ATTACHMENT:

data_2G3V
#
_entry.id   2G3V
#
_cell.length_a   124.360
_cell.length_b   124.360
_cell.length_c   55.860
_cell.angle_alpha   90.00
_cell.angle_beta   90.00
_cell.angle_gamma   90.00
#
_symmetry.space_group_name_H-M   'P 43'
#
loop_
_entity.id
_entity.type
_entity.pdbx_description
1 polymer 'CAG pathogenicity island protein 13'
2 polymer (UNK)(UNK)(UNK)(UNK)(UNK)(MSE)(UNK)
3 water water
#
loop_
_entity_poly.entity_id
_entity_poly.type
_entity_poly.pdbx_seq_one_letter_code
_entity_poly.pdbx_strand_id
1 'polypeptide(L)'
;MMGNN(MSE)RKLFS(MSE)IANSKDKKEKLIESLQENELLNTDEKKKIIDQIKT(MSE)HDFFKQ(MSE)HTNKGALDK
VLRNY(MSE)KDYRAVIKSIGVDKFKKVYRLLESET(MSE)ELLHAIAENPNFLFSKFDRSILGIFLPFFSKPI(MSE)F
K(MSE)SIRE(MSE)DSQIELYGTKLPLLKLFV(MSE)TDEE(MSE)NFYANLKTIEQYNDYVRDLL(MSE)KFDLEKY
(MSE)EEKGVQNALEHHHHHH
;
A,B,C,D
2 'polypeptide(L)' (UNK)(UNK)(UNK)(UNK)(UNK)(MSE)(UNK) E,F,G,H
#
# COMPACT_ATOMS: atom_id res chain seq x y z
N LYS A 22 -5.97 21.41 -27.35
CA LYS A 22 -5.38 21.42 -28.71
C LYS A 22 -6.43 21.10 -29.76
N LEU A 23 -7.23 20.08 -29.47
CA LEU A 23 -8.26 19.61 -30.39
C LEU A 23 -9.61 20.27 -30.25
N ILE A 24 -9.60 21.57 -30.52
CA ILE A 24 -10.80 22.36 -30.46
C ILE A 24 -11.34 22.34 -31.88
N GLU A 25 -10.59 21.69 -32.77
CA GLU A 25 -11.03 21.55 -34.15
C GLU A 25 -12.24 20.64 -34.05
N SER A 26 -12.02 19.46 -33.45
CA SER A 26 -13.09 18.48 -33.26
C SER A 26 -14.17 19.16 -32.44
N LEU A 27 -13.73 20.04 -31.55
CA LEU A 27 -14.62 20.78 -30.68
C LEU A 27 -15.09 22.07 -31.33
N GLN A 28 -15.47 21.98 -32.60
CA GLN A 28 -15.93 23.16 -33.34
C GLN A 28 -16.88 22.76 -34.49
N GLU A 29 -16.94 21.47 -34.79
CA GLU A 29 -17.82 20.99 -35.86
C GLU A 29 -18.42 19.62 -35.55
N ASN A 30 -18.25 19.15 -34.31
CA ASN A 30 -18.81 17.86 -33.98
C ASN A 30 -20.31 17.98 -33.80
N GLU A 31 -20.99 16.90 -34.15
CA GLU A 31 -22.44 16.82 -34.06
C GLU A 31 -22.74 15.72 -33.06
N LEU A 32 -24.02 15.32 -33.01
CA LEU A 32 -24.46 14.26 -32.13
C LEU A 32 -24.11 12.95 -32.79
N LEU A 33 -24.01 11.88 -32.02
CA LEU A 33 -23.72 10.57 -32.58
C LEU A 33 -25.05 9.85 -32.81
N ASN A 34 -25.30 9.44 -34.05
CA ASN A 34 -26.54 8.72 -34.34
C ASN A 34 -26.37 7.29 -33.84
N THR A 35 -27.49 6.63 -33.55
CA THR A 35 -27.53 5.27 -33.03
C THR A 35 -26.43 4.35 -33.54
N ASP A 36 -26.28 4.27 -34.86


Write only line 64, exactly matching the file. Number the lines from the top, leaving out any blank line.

N GLU A 31 -20.99 16.90 -34.15